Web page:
Athletic trainers across the country are changing their routines and joining the fight against the coronavirus pandemic.
The National Athletic Trainers Association put together an app aimed at helping trainers assist understaffed hospitals. The app was intended to give health care providers a database to look for help nationwide. More than 950 athletic trainers have signed up during the past week.
Christina Eyers generally oversees about 40 trainers in her role as a director of athletic training in Detroit’s Henry Ford Health System. Most of them are assisting medical staffs in and around Detroit, recently cited as a potential trouble spot in the pandemic.
“My staff has been very eager,” Eyers said.
They do not provide critical medical care. Instead, Eyers said her organization’s trainers have been screening patients, which typically means checking for symptoms and taking their temperatures. Some have helped in shipping prescriptions.
The assistance has come in handy.
“With the surge of patients we’re seeing, we’re taking an all-hands-on-deck approach,” said Robert Albers, a senior sports medicine physician at Detroit’s Henry Ford Hospital who often works with trainers. “I don’t think it matters what avenue you’re normally in. You have to be ready to help out and step up.’’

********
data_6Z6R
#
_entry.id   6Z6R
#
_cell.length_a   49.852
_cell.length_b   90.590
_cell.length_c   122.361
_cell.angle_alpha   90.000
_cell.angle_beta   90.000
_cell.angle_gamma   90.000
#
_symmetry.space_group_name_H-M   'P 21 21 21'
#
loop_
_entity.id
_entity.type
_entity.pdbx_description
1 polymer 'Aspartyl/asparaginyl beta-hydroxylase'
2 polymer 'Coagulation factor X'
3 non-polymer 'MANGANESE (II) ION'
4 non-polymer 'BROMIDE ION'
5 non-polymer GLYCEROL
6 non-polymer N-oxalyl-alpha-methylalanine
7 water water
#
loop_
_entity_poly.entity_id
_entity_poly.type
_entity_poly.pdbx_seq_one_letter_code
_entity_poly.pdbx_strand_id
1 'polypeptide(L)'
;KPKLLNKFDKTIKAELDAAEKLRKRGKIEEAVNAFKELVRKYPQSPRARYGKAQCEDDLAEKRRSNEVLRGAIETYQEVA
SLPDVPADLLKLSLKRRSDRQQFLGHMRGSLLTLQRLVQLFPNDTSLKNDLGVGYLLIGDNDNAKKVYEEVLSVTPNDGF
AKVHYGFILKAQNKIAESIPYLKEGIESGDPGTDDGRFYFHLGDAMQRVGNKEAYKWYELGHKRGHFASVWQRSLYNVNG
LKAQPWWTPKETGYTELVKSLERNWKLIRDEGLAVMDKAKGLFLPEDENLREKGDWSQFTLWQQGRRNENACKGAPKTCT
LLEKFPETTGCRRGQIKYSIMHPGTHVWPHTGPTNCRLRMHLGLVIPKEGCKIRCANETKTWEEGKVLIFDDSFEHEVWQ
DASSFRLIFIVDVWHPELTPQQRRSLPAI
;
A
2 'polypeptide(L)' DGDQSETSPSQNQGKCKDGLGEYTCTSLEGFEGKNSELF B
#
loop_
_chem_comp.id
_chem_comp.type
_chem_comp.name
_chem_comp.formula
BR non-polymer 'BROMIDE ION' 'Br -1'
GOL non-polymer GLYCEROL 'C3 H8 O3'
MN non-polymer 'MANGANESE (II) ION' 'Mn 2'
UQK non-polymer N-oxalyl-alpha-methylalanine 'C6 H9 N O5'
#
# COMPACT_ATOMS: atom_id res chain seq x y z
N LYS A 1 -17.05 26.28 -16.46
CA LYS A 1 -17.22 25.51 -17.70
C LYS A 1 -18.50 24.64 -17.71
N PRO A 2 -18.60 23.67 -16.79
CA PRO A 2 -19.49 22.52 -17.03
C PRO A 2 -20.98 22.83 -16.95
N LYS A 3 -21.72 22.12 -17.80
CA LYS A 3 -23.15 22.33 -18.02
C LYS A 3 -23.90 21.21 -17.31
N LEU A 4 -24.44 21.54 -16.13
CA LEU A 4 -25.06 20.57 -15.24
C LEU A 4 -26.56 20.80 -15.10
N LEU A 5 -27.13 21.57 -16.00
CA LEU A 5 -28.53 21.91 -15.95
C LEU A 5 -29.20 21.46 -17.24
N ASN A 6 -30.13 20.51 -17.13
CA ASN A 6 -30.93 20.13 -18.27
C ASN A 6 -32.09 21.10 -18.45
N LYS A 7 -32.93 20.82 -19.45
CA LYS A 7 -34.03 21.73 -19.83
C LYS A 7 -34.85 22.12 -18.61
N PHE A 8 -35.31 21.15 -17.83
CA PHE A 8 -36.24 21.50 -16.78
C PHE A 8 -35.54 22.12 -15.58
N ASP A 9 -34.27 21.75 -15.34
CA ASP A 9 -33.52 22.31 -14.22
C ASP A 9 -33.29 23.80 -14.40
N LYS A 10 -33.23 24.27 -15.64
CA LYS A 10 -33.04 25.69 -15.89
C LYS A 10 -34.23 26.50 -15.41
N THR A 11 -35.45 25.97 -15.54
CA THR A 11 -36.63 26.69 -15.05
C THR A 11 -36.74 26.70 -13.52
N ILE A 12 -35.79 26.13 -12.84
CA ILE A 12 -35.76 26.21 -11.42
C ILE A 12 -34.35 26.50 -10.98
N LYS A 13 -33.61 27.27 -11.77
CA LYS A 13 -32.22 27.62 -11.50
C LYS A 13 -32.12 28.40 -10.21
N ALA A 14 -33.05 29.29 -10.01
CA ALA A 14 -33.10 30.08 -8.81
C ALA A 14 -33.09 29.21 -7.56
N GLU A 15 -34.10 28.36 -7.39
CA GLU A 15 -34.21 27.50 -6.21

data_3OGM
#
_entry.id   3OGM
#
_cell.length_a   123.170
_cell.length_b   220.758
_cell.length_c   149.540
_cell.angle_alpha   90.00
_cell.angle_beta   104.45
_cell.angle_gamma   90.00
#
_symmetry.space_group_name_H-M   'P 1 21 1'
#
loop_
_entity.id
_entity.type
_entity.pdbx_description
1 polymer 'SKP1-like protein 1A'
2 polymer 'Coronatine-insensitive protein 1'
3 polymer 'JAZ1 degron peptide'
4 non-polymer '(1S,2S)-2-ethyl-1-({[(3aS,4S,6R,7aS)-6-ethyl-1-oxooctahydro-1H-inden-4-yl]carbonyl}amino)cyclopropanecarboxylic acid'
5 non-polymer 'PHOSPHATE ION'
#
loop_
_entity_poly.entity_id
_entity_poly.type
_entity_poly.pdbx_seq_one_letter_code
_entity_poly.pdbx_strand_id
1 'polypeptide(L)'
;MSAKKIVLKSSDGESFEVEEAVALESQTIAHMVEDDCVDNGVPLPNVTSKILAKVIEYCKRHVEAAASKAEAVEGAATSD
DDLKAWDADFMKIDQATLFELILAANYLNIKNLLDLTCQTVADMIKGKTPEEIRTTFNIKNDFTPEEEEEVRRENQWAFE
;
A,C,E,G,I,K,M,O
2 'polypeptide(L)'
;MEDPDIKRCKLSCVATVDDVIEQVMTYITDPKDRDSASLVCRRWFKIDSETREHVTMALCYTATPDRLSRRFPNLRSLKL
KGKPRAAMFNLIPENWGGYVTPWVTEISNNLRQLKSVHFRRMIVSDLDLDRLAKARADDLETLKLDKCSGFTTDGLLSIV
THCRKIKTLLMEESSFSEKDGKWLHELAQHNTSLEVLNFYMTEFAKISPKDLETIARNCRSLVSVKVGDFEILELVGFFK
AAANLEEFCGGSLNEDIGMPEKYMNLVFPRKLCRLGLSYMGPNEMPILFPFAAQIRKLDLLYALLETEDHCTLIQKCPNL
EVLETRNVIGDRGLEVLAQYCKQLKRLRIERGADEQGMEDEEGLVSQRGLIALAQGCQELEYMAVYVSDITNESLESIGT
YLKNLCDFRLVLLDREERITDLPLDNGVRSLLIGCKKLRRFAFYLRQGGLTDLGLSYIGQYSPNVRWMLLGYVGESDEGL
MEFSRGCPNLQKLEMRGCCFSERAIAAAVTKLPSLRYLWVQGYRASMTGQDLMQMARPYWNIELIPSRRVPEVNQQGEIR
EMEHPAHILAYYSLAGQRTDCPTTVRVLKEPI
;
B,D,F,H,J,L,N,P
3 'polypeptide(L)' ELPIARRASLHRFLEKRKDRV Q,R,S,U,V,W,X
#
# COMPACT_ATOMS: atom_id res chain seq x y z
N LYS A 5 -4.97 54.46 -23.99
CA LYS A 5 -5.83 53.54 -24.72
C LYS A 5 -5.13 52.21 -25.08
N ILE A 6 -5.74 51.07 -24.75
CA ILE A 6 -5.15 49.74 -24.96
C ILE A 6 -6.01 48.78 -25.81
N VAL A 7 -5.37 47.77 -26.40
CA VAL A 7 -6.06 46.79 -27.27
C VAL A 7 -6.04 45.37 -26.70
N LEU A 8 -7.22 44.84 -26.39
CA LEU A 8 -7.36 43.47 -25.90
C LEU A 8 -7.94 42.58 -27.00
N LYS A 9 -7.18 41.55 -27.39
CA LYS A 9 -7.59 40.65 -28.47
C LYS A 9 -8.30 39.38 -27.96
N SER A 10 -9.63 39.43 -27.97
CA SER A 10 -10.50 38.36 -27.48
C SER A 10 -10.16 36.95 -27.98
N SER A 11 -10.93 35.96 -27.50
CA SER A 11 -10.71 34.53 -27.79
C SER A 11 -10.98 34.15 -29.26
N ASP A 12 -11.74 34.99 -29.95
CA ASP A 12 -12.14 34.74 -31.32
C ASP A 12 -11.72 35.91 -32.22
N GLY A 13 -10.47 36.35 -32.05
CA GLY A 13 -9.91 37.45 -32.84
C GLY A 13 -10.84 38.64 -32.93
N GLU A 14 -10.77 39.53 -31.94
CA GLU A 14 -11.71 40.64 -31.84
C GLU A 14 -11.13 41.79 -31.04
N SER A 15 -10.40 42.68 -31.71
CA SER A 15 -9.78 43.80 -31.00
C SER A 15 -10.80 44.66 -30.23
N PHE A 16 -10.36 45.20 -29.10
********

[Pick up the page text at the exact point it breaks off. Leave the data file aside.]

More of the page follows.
Tory Lindley, the president of the NATA, said athletic trainers are accustomed to working with urgency amid chaotic environments. Eyers added they are calm under pressure from their experience dealing with athletes who suffer sudden acute injuries.
“With the skill set that athletic trainers have, the types of needs that our communities have now and the types of needs that hospital systems and pop-up clinics have, the athletic trainer skill set is perfectly suited for,” said Lindley, who also is Northwestern University’s senior associate athletic director for health, safety and performance.
Athletic trainers are health care professionals who are licensed or otherwise regulated to work with athletes and physically active people to prevent, diagnose and treat injuries and other emergency, acute and chronic medical conditions. They’re different from personal trainers, who focus primarily on fitness.
WNBA: Los Angeles Sparks guard Sydney Wiese is the first WNBA player to test positive for the coronavirus. The third-year player from Phoenix, who starred at Oregon State, announced the result on Twitter. Wiese, 24, said that she is “feeling well — fortunate to only show mild symptoms, but I am capable of spreading it.” Wiese is in Phoenix under self-quarantine. Like many other WNBA players, Wiese spent the offseason playing in Spain, a hotbed for transmission of the coronavirus.
College football: Clemson quarterback Trevor Lawrence and his girlfriend have restarted their efforts to raise money for those affected by the coronavirus.
The two had set up a GoFundMe page earlier this week until told by Clemson compliance officials the site violated NCAA rules against using an athlete’s name, image and likeness for crowd funding. But the NCAA said Tuesday that Lawrence and other athletes could use such sites to raise money in this case.
Lawrence’s girlfriend, Marissa Mowry, is a soccer player at Anderson University, about 15 miles from Clemson’s campus.
NHL: The Colorado Avalanche said a second player has tested positive for the coronavirus. The team said the player is in self-isolation. The unidentified player has become the fourth known NHL player to test positive for the virus. The other two are with Ottawa.